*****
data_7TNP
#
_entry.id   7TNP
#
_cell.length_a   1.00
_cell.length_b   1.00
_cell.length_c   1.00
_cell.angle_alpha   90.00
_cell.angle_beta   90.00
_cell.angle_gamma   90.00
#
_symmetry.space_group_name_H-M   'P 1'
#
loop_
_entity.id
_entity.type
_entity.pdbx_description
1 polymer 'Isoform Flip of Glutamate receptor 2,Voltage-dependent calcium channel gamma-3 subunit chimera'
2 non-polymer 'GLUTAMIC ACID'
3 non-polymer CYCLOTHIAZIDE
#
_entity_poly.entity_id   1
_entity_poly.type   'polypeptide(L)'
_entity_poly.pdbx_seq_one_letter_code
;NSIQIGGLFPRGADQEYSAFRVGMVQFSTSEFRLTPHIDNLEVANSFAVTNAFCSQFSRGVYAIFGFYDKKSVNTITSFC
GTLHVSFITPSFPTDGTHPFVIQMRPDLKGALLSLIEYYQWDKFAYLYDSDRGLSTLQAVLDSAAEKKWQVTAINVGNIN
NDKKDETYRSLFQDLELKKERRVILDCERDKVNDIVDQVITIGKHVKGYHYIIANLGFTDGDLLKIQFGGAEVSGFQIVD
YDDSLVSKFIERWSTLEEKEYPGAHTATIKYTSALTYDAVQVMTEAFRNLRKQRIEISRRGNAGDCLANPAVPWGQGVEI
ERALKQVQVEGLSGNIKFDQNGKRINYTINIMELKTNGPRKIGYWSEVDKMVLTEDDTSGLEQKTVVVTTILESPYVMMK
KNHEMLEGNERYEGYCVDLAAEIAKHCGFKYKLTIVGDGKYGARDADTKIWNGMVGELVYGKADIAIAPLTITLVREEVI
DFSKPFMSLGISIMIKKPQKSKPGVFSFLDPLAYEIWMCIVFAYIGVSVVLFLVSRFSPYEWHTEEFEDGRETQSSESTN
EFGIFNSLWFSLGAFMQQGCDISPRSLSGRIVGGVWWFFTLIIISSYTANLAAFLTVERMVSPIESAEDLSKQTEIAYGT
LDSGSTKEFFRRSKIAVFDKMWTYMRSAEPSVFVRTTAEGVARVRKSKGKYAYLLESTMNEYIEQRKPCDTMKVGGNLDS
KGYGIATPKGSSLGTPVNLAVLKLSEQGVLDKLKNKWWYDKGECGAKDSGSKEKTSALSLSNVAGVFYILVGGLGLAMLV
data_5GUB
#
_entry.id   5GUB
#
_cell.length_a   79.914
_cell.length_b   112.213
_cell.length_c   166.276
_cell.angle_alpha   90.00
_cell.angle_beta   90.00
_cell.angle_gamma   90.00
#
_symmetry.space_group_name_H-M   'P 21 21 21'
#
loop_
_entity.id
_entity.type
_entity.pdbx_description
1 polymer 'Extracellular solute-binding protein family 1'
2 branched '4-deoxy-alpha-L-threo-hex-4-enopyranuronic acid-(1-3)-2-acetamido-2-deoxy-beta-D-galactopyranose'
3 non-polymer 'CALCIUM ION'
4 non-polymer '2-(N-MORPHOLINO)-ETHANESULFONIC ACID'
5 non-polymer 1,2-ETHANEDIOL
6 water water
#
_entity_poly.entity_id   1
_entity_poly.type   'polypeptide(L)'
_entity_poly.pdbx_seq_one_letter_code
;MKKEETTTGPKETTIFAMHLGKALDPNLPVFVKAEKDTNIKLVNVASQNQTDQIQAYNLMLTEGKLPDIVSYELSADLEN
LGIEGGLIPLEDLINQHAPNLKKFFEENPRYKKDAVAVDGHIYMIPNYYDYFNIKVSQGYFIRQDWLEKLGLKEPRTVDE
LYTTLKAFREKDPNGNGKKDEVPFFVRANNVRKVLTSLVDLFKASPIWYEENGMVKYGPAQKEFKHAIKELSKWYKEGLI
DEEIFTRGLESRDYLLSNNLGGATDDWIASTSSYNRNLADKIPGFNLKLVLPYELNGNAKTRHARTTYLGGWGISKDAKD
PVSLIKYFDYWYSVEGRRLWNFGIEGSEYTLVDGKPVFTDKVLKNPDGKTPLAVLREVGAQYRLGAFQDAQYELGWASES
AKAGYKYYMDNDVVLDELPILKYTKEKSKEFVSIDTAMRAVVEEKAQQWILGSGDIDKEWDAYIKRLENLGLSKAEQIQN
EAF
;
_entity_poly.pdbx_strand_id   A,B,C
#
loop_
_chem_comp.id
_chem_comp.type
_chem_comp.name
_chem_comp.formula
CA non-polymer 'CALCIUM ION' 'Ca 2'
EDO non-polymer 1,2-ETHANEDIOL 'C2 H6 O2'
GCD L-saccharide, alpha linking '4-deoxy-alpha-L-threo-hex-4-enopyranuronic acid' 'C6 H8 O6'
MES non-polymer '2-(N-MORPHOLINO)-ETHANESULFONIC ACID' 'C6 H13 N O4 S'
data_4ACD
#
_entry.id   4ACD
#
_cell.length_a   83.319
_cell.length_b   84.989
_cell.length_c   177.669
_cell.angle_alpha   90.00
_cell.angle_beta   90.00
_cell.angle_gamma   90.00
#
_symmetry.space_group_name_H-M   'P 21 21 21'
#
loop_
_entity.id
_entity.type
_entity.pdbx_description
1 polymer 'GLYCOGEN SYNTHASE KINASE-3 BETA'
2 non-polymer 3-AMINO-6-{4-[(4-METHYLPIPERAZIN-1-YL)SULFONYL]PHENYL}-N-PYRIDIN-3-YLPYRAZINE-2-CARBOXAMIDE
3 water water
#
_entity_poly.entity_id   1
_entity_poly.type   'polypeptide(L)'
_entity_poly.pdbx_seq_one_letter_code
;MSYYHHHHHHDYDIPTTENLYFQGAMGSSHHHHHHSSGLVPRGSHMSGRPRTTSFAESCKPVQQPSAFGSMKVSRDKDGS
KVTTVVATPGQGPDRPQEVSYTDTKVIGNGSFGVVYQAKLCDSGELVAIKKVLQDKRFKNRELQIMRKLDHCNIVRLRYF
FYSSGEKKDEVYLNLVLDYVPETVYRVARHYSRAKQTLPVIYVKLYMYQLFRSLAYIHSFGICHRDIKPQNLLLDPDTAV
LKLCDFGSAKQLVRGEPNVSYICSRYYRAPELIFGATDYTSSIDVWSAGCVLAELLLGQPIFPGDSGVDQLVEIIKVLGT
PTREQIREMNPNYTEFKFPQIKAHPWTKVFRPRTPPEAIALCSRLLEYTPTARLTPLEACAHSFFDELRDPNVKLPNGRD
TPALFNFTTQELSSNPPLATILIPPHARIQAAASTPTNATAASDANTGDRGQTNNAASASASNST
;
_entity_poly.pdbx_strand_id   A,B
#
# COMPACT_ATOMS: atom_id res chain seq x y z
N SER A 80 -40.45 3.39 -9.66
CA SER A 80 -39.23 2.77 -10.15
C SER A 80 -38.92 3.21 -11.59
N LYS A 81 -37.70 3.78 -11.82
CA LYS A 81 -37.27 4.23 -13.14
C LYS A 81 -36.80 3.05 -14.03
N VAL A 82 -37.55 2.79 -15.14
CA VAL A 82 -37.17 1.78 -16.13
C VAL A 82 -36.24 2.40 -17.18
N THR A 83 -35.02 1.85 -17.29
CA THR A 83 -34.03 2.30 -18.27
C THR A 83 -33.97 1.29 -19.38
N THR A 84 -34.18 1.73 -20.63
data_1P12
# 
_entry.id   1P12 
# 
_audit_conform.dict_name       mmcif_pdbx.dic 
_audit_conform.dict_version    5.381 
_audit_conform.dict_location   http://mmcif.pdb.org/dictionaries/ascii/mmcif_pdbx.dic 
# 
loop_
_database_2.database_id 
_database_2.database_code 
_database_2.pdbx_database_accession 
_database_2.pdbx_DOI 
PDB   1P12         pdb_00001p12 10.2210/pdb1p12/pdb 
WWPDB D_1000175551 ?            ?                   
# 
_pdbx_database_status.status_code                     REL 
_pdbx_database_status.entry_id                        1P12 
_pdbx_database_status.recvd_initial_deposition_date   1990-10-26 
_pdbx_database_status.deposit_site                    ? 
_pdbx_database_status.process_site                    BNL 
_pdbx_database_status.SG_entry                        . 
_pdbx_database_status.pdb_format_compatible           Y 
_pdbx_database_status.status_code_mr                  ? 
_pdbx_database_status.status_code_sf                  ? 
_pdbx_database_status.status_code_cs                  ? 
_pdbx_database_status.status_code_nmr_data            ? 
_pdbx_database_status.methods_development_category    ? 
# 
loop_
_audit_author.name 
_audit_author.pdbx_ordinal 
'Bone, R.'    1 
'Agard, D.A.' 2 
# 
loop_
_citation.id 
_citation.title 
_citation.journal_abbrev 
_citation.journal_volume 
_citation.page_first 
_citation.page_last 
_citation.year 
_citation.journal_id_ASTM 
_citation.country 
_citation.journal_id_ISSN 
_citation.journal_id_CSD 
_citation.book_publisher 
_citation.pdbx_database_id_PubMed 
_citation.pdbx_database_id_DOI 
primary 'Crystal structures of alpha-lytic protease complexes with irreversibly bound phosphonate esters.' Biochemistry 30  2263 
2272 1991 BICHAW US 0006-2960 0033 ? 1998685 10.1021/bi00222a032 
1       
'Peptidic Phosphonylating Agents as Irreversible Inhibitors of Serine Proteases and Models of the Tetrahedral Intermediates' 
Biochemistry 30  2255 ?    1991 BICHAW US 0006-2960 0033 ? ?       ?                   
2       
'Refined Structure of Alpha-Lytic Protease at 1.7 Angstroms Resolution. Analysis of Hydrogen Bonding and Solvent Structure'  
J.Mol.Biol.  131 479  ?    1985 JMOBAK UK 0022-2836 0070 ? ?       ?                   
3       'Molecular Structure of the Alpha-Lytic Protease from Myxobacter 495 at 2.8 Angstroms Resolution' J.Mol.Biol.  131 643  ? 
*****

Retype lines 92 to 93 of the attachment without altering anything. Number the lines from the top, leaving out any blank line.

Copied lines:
_symmetry.space_group_name_H-M   'P 21 21 21'
#